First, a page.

Diversity: Constructing Social Realities
NOTE: To register for this course, please email email@example.com or call 250-377-6048.
Students investigate fundamental questions about the relationship between education and society. Inequalities based on class, gender, race, and sexual orientation and how they are socially constructed in contemporary society are considered, in addition to how they operate in educational environments. Students identify the effects of identity constructs such as race, class, gender, and sexual orientation on the educational experiences of students and how these constructs shape student access, achievement, and attainment. Students are challenged with the following questions: How do schools reproduce, reinforce, and challenge social inequalities? How do educational materials embrace inclusive approaches within the broader contexts of multiculturalism, globalization and cosmopolitanism? How can educators promote inclusive education that values diversity and equity?
Meets the admission requirements to the MEd.
After you have completed the work in this course, you will be able to:
- Identify your own social location and relate it to your past and current educational experiences.
- Articulate the ways in which identity constructs intersect and may affect the educational experiences of teachers, learners, and administrators.
- Analyze how educational approaches may advantage and disadvantage various social groups based on diversity characteristics like race, culture, language, social class, gender, sexual orientation, (dis)ability status, ethnicity, or religion.
- Reflect personally or professionally on an "out-of-your-comfort-zone" diversity experience and relate it to scholarship on specific diversity topic(s).
- Discuss the literature, including the methodology and findings of relevant research studies, on issues relating to the relationship between education and race, ethnicity, class, gender, and sexual orientation.
- * Critically review educational approaches to diversity within the broader context of multiculturalism, globalization, and cosmopolitanism.
Module 1: Canadian Diversity
- Demographic statistics
- Social location
- Difference and Education
Module 2: Concepts of Identity, Social Location and Intersectionality
Module 3: Concepts of Power and Privilege
- Power and privilege
- Aboriginal learners
- Social reproduction theory
- Social and cultural capital
Module 4: Immigrants, Refugees and Ethnocultural Communities
- Ethnic and cultural diversity
- Linguistic diversity
- Religious diversity
Module 5: Concepts of Race and Racism
- Anti-racist pedagogy
Module 6: Concepts of Gender, Gender Identity and Sexual Orientation
- Gender norms in education
- Hidden curriculum
Module 7: Ability and Inclusion
- Supporting students with disabilities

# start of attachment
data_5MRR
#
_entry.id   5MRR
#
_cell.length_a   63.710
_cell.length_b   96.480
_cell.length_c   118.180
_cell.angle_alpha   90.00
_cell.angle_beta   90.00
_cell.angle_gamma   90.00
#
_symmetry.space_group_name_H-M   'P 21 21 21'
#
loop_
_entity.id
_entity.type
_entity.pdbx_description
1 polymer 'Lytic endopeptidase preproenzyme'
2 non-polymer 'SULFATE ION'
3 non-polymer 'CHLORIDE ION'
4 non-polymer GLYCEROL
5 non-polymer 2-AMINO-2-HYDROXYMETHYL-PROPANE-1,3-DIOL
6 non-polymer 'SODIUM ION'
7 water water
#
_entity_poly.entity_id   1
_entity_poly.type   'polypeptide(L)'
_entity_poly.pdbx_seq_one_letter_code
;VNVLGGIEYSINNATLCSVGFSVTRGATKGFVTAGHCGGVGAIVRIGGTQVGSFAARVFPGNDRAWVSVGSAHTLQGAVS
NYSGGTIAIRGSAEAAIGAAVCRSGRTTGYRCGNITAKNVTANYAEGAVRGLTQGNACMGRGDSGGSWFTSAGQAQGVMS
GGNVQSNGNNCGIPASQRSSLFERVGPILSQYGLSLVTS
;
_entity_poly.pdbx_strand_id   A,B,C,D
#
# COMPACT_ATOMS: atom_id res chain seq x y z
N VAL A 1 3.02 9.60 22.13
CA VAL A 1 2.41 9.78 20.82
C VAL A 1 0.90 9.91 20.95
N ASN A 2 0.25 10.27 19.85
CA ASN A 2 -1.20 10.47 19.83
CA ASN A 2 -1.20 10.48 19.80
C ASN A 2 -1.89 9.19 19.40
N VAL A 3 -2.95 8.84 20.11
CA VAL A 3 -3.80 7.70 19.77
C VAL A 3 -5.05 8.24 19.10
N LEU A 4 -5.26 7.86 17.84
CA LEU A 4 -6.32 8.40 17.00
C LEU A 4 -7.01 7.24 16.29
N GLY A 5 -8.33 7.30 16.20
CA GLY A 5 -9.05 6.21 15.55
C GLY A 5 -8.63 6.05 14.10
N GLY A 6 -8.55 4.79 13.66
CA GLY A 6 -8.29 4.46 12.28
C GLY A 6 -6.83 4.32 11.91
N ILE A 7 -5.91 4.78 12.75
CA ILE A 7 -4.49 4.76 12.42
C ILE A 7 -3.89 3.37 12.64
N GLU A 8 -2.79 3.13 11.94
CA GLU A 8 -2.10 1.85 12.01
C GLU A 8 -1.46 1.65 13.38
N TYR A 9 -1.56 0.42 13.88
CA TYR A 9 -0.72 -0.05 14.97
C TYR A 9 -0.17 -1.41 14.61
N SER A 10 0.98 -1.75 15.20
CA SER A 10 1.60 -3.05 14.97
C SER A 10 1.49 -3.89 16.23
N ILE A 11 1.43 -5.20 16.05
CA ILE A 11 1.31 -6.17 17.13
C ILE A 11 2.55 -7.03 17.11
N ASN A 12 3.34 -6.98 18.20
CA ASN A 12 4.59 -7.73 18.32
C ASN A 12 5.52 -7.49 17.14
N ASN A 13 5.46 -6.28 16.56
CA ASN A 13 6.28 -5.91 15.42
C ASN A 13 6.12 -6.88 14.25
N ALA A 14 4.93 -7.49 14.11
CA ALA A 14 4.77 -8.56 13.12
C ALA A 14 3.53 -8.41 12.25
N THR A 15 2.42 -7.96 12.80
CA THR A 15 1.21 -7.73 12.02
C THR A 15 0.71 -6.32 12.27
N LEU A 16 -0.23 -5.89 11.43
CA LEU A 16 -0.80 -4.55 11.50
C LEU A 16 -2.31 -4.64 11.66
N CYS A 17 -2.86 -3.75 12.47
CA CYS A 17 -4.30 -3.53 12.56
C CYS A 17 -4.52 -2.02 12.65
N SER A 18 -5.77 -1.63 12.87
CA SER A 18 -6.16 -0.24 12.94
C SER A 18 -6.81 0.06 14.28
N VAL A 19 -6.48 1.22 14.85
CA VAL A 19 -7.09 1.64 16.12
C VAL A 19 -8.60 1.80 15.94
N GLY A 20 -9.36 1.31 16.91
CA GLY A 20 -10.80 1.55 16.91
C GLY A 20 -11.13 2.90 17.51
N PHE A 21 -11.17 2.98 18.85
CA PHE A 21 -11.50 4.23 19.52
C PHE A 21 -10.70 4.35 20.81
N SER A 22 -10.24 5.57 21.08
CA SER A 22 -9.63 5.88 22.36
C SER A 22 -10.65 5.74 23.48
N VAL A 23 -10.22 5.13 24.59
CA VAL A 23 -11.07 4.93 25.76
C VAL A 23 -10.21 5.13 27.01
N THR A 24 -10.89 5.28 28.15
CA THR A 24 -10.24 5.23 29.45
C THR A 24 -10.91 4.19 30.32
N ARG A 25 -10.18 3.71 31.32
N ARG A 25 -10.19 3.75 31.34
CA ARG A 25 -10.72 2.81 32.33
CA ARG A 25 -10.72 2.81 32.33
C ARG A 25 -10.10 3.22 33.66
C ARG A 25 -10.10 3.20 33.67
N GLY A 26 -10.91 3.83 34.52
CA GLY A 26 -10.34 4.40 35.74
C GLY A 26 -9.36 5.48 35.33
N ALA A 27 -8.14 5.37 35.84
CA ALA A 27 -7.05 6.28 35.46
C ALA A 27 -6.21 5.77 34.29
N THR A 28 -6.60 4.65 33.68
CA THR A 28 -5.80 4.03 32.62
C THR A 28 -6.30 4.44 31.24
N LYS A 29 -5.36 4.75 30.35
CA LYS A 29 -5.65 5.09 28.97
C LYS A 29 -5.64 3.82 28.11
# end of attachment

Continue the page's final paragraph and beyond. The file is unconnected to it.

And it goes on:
- Physical, mental, and learning disabilities
Module 8: Multicultural Education
- Canadian multiculturalism
- Policy and practice
Module 9: Critical Multicultural Education
- Critical pedagogy
- Critical approaches
Module 10: Education and Globalization
- Global influences on education
- Canadian responses
Module 11: Intercultural Learning and Global Citizenship Education
- Intercultural competence development
- Global Citizenship perspectives
Module 12: Cosmopolitanism, Inclusion, and Equity
- Universal design
- Inclusive pedagogy
Required Text and Materials
Online MEd students are responsible for sourcing and/or ordering their own books. Please see the list of required textbooks here: https://www.tru.ca/distance/courses/MEd_Textbook_List.pdf
You may be able to order the text through the TRU Bookstore at http://thebookstore.tru.ca. Please note, if you choose to source your own textbooks, publishers may offer several package options that include additional resource material not required in your course. You may choose to purchase any package as long as it includes the correct author, title and edition listed for your course.
If you have any questions about obtaining the correct textbook, please contact OLMaterials@tru.ca. They will be happy to assist you.
Open Learning Faculty Member
An Open Learning Faculty Member is available to assist students. Primary communication is through the "Mail" tool in the Learning Environment or by phone. Students will receive the necessary contact information when starting the course.
In order to successfully complete this course, students must obtain at least 50% on the final project and 70% overall. The following chart shows how the final grade is determined for this course.
|Assignment 1: Digital Autogiography Blog||10%|
|Assignment 2: Self Reflective Paper on Social Location and Educational Experiences||20%|
|Assignment 3: Moving out of your Comfort Zone||30%|
|Final Project *||30%|